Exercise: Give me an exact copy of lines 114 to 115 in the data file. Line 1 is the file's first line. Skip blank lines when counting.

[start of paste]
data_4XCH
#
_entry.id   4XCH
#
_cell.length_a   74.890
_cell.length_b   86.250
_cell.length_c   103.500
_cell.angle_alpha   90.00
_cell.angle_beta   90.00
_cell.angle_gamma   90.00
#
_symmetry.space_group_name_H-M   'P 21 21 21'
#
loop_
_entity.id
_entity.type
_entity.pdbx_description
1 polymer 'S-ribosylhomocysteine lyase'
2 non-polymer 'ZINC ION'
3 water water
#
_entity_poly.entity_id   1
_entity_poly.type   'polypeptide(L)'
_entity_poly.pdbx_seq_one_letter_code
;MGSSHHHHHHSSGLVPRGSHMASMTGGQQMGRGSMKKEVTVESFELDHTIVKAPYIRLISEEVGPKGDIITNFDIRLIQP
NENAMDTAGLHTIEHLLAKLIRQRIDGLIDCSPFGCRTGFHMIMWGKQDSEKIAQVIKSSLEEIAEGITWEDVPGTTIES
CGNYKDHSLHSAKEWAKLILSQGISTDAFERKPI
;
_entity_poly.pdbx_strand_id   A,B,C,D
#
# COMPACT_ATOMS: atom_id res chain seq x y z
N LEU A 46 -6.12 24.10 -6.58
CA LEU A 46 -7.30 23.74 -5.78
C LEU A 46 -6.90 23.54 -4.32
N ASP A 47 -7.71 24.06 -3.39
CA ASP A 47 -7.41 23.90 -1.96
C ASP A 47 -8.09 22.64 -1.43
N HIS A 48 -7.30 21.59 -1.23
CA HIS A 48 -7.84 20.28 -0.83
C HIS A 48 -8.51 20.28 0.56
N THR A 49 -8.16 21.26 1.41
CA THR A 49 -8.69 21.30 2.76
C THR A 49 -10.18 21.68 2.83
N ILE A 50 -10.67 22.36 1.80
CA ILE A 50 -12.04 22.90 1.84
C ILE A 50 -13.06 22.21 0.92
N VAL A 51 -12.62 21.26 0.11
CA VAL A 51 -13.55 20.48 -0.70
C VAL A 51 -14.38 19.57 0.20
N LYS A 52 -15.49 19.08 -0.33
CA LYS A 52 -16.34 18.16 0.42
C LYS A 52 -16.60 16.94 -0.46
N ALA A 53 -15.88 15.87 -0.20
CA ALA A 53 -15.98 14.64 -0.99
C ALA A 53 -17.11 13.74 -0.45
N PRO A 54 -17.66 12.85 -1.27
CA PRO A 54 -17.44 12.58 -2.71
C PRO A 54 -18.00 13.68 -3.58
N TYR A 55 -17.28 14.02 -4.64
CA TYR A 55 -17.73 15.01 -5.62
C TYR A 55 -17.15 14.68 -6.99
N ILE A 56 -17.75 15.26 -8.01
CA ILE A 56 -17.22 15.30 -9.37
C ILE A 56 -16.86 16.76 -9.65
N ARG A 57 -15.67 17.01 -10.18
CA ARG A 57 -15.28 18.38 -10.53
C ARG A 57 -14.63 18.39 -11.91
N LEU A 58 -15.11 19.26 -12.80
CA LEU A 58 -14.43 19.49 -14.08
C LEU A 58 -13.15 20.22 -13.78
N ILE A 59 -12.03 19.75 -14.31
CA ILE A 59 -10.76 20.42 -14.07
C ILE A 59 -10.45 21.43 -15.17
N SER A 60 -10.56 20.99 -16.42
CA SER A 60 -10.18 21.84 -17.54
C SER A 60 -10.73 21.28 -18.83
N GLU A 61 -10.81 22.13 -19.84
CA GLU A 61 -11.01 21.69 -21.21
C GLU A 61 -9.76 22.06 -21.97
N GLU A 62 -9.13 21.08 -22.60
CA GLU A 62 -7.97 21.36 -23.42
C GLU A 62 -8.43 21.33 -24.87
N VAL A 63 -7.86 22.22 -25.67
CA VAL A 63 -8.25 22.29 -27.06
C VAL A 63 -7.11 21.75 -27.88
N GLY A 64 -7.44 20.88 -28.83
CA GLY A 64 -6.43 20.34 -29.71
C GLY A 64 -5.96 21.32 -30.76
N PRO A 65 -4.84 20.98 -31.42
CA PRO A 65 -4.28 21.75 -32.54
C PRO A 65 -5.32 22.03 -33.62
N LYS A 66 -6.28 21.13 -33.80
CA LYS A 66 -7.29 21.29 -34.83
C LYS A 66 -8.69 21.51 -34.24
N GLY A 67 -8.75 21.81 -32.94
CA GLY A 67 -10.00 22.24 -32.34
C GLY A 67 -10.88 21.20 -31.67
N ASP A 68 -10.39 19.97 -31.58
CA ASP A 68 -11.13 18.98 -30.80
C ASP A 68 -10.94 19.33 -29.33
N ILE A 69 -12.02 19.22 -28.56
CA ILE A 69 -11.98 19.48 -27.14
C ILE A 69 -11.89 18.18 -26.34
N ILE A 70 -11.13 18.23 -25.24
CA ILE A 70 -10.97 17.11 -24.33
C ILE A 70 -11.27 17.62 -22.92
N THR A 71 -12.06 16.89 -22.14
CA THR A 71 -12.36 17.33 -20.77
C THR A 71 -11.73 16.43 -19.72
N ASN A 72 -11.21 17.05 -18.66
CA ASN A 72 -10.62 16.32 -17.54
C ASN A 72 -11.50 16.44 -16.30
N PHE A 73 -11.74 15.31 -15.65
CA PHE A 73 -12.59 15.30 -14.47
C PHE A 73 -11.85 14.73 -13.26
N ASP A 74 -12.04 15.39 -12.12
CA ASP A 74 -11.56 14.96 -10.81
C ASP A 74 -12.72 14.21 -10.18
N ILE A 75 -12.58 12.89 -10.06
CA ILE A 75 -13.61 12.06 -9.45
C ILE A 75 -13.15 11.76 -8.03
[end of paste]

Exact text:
CA PHE A 73 -12.59 15.30 -14.47
C PHE A 73 -11.85 14.73 -13.26